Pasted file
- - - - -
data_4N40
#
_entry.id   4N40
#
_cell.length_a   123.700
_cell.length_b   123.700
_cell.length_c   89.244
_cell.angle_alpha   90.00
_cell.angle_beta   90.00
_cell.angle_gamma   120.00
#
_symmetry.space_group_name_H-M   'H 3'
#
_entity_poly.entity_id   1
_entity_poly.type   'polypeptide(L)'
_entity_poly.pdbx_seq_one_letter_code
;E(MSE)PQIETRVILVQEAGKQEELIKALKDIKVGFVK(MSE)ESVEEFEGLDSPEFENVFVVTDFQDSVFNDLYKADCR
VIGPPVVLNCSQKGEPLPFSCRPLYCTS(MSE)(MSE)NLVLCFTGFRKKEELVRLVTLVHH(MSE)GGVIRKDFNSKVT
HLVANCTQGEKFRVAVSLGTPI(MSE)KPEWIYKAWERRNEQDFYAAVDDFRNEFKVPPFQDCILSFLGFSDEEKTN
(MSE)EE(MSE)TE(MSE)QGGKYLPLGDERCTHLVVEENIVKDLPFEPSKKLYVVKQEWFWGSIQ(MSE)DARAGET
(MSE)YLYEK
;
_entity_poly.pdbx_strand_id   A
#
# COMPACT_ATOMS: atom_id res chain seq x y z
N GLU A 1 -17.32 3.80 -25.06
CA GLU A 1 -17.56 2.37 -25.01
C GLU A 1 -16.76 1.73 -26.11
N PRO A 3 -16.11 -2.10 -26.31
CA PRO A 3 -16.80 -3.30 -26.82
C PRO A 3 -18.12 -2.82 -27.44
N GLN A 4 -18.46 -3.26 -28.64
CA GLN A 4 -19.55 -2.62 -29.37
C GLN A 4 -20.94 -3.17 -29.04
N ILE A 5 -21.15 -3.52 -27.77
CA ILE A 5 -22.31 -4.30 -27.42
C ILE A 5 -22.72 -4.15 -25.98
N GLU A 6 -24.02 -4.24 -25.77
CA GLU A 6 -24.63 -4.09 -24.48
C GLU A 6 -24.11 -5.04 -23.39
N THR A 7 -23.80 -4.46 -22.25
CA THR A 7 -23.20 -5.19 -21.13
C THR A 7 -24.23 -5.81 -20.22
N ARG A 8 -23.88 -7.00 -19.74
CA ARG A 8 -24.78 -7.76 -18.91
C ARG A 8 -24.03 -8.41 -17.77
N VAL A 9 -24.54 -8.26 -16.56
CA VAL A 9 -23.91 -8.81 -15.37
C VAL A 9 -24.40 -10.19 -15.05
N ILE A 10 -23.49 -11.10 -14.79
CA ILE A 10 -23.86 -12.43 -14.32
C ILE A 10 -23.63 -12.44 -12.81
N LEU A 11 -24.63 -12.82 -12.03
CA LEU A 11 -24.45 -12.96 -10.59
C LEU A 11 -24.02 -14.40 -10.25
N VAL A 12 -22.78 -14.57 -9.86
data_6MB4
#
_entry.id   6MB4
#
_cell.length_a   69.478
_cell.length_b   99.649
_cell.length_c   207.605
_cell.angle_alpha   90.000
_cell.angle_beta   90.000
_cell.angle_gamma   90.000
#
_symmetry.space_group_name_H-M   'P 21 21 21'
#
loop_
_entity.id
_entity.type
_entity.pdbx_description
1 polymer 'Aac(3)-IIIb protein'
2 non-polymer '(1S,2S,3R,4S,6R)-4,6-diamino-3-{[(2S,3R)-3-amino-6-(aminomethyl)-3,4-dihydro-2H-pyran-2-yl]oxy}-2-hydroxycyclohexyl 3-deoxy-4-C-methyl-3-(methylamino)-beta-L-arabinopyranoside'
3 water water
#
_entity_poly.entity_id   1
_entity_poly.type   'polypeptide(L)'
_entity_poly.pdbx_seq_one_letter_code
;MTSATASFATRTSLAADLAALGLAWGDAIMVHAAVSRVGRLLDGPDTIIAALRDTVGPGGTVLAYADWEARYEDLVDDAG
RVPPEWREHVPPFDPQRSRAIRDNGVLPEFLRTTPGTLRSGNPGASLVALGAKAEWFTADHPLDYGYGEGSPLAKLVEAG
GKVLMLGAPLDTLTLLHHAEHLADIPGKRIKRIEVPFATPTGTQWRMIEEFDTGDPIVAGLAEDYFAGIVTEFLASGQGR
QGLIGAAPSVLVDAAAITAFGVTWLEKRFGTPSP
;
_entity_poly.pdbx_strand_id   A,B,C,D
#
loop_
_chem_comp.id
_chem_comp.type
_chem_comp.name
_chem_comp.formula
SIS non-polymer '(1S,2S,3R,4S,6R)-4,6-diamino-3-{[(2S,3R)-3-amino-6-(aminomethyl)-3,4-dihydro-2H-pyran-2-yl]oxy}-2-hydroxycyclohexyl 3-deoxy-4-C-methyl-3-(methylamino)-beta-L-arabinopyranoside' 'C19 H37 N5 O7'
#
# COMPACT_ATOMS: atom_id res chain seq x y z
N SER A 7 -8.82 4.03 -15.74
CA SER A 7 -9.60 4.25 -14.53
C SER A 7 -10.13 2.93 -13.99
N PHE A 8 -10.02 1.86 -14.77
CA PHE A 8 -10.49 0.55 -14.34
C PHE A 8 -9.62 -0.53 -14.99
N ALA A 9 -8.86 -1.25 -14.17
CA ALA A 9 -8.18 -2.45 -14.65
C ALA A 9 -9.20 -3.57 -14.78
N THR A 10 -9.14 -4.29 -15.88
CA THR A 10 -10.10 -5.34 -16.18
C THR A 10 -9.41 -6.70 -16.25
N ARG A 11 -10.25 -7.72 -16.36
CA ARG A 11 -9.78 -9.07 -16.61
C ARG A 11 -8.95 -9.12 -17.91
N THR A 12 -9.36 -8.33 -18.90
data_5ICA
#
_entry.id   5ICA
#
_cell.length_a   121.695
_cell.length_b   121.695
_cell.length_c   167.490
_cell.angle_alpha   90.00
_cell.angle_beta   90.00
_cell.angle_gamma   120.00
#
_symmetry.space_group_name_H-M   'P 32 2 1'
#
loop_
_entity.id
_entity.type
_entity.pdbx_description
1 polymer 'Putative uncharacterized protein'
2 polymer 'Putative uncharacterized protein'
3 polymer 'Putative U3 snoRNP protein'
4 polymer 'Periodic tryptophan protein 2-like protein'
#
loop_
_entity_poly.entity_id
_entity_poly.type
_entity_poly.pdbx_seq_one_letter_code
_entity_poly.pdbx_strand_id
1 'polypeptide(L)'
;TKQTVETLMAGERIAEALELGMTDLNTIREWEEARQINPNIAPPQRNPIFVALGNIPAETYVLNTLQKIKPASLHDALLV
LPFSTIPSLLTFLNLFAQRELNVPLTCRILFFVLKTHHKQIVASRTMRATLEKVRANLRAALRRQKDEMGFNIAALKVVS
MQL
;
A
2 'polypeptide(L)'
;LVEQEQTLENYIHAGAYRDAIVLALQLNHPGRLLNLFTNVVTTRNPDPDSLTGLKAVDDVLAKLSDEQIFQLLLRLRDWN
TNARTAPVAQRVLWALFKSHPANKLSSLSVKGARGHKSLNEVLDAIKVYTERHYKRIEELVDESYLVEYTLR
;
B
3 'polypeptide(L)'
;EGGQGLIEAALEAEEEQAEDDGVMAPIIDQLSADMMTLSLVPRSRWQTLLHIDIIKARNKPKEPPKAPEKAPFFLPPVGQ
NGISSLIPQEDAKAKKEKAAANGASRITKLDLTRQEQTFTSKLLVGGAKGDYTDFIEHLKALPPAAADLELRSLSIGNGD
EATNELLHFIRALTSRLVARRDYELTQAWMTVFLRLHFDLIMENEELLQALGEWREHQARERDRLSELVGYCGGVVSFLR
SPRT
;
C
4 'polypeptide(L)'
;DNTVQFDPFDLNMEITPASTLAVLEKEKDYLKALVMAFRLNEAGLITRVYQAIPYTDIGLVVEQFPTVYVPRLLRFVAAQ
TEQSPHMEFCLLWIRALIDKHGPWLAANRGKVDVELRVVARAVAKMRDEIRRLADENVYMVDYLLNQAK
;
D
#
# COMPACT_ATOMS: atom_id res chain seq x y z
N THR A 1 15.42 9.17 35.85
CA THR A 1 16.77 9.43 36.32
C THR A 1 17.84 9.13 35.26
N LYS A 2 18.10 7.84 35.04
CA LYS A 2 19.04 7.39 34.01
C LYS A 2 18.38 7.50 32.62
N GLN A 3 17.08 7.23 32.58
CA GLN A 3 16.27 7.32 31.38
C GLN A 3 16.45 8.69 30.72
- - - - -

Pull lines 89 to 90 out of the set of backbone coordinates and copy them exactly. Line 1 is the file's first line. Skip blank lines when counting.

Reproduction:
_chem_comp.id
_chem_comp.type